New Jersey judiciary officials on Wednesday unveiled a series of jury selection reform measures that include a pilot program in which attorneys instead of judges will lead the questioning of prospective jurors as well as a new court rule aimed at reducing bias in the use of peremptory challenges (article available here).
In what would give lawyers a greater role in the jury selection process — yet with fewer peremptory challenges — the state Supreme Court on Tuesday issued an order authorizing the pilot program in Bergen, Camden and Middlesex counties to gauge the possible advantages of attorney-conducted voir dire, or ACVD, instead of a judge-led approach.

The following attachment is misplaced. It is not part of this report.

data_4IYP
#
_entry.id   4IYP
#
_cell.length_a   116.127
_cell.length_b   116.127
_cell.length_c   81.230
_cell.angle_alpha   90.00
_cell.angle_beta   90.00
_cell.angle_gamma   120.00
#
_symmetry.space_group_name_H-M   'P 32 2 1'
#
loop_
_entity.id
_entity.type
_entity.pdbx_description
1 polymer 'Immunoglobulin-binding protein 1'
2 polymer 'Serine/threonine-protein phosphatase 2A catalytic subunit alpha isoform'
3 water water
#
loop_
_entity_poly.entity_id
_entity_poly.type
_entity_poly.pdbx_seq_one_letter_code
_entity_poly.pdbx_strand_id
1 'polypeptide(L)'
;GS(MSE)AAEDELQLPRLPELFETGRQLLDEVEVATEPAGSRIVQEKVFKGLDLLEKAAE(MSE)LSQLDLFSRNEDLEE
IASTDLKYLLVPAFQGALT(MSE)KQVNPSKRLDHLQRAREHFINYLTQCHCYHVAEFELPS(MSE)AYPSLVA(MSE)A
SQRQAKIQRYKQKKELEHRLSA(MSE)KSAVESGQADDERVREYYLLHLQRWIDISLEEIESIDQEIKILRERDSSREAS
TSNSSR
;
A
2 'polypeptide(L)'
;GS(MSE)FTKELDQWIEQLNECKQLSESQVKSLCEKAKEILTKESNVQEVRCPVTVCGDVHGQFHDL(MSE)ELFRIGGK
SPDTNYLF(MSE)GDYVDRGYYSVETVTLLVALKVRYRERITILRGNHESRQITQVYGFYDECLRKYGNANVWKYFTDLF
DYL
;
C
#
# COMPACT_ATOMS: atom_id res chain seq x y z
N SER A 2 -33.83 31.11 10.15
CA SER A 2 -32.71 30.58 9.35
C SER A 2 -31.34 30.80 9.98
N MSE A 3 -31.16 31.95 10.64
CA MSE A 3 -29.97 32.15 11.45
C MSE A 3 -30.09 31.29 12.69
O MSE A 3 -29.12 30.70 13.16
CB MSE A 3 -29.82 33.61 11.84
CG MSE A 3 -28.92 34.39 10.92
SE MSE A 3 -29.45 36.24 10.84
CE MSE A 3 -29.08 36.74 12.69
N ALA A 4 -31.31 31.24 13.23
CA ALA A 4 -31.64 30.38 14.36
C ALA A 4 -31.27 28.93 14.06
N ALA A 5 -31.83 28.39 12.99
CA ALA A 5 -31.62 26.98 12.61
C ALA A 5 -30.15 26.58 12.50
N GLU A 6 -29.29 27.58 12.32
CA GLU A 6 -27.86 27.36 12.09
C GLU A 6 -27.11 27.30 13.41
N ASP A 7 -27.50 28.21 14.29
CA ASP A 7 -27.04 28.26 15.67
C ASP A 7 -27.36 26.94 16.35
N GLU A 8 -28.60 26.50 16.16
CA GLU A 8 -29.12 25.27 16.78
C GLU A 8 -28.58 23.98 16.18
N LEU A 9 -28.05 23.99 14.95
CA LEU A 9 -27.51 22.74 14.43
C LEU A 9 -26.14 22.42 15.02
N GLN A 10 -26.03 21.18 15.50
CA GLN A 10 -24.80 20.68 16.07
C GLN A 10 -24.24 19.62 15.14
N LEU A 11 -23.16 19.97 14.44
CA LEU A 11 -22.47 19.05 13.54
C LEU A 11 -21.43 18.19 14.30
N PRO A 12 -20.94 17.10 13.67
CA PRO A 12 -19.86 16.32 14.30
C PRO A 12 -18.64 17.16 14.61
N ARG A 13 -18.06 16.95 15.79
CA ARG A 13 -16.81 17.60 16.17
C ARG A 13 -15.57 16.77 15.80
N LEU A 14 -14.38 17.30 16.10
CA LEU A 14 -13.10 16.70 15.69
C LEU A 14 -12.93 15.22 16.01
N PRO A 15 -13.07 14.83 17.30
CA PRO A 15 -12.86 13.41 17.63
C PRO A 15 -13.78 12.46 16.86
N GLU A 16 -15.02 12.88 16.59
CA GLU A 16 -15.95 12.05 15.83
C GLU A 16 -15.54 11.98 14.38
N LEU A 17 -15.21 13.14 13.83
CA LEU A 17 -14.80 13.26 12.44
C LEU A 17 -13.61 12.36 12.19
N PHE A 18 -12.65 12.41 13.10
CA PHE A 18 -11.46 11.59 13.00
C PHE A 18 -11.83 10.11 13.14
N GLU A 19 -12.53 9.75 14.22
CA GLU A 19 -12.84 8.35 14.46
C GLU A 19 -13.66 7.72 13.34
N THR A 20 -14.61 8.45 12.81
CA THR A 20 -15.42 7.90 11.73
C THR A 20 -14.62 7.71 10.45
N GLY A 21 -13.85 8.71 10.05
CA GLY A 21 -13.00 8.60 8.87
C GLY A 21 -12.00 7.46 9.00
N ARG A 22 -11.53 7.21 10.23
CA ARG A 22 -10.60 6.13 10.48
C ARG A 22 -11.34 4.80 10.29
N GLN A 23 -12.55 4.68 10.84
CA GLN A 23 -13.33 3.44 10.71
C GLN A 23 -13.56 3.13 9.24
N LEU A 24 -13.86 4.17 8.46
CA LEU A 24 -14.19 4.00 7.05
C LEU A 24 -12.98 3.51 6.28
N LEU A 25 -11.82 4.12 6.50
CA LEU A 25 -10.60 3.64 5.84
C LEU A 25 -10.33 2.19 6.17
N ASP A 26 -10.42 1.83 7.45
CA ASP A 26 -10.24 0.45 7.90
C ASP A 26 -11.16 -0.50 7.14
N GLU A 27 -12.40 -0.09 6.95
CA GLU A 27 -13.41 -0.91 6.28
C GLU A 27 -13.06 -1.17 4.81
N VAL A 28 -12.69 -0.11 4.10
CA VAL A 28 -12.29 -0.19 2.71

The program will start on or after Sept. 1 and be limited at first to single-defendant criminal matters. Participation in the voluntary program would require the consent of both the prosecutor and defense counsel.
ACVD backers have asserted that "the attorney-driven process enables more robust and probing voir dire, which facilitates discovery of relevant information about prospective jurors and informs for-cause challenges," according to the order.
The current system in criminal matters involves judges asking jurors nearly 30 mandatory model questions, with attorneys' participation limited to "the advance submission of additional open-ended questions and occasional follow-up questions if permitted by the judge," the order states.
Under the pilot program, the judge will describe the case and ask certain specific questions, but ACVD is "a flexible and fluid process," according to a framework attached to the order. Lawyers "will ask questions, both independently and to follow up on juror responses," and "no relevant questions or topics are off-limits during ACVD," the framework states.